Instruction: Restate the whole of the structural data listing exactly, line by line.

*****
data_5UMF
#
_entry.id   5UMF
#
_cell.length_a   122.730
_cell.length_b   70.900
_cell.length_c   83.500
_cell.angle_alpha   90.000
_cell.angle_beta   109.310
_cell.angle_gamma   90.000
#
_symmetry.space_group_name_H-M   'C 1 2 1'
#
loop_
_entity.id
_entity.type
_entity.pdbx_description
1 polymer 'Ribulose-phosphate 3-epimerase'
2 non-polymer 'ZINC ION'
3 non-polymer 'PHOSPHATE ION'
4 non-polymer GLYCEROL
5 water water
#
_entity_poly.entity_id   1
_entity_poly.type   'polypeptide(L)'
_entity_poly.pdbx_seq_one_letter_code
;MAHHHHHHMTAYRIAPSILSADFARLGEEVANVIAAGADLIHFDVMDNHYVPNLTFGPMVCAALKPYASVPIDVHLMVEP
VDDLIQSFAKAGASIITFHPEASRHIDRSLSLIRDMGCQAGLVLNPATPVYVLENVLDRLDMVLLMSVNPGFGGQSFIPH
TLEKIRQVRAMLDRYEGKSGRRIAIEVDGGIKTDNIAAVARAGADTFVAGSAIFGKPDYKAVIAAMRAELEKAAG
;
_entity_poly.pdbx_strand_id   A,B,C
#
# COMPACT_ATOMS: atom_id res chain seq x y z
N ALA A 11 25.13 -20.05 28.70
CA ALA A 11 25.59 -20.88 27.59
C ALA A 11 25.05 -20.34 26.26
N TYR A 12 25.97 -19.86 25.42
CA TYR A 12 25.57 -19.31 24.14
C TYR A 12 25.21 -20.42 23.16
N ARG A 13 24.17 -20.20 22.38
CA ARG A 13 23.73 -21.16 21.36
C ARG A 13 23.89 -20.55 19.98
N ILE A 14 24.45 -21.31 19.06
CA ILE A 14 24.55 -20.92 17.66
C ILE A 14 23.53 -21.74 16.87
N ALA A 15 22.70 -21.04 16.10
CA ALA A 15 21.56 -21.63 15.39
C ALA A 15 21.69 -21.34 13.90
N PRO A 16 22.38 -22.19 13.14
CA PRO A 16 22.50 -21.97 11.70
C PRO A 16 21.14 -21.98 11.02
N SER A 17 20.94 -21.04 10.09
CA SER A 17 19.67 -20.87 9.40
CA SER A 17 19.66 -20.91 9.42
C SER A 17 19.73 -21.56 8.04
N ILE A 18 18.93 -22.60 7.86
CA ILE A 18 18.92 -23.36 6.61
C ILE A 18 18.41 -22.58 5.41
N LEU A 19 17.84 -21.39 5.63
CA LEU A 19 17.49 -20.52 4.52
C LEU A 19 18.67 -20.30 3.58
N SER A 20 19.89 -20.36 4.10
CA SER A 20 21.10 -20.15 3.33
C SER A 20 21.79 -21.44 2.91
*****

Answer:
data_5UMF
#
_entry.id   5UMF
#
_cell.length_a   122.730
_cell.length_b   70.900
_cell.length_c   83.500
_cell.angle_alpha   90.000
_cell.angle_beta   109.310
_cell.angle_gamma   90.000
#
_symmetry.space_group_name_H-M   'C 1 2 1'
#
loop_
_entity.id
_entity.type
_entity.pdbx_description
1 polymer 'Ribulose-phosphate 3-epimerase'
2 non-polymer 'ZINC ION'
3 non-polymer 'PHOSPHATE ION'
4 non-polymer GLYCEROL
5 water water
#
_entity_poly.entity_id   1
_entity_poly.type   'polypeptide(L)'
_entity_poly.pdbx_seq_one_letter_code
;MAHHHHHHMTAYRIAPSILSADFARLGEEVANVIAAGADLIHFDVMDNHYVPNLTFGPMVCAALKPYASVPIDVHLMVEP
VDDLIQSFAKAGASIITFHPEASRHIDRSLSLIRDMGCQAGLVLNPATPVYVLENVLDRLDMVLLMSVNPGFGGQSFIPH
TLEKIRQVRAMLDRYEGKSGRRIAIEVDGGIKTDNIAAVARAGADTFVAGSAIFGKPDYKAVIAAMRAELEKAAG
;
_entity_poly.pdbx_strand_id   A,B,C
#
# COMPACT_ATOMS: atom_id res chain seq x y z
N ALA A 11 25.13 -20.05 28.70
CA ALA A 11 25.59 -20.88 27.59
C ALA A 11 25.05 -20.34 26.26
N TYR A 12 25.97 -19.86 25.42
CA TYR A 12 25.57 -19.31 24.14
C TYR A 12 25.21 -20.42 23.16
N ARG A 13 24.17 -20.20 22.38
CA ARG A 13 23.73 -21.16 21.36
C ARG A 13 23.89 -20.55 19.98
N ILE A 14 24.45 -21.31 19.06
CA ILE A 14 24.55 -20.92 17.66
C ILE A 14 23.53 -21.74 16.87
N ALA A 15 22.70 -21.04 16.10
CA ALA A 15 21.56 -21.63 15.39
C ALA A 15 21.69 -21.34 13.90
N PRO A 16 22.38 -22.19 13.14
CA PRO A 16 22.50 -21.97 11.70
C PRO A 16 21.14 -21.98 11.02
N SER A 17 20.94 -21.04 10.09
CA SER A 17 19.67 -20.87 9.40
CA SER A 17 19.66 -20.91 9.42
C SER A 17 19.73 -21.56 8.04
N ILE A 18 18.93 -22.60 7.86
CA ILE A 18 18.92 -23.36 6.61
C ILE A 18 18.41 -22.58 5.41
N LEU A 19 17.84 -21.39 5.63
CA LEU A 19 17.49 -20.52 4.52
C LEU A 19 18.67 -20.30 3.58
N SER A 20 19.89 -20.36 4.10
CA SER A 20 21.10 -20.15 3.33
C SER A 20 21.79 -21.44 2.91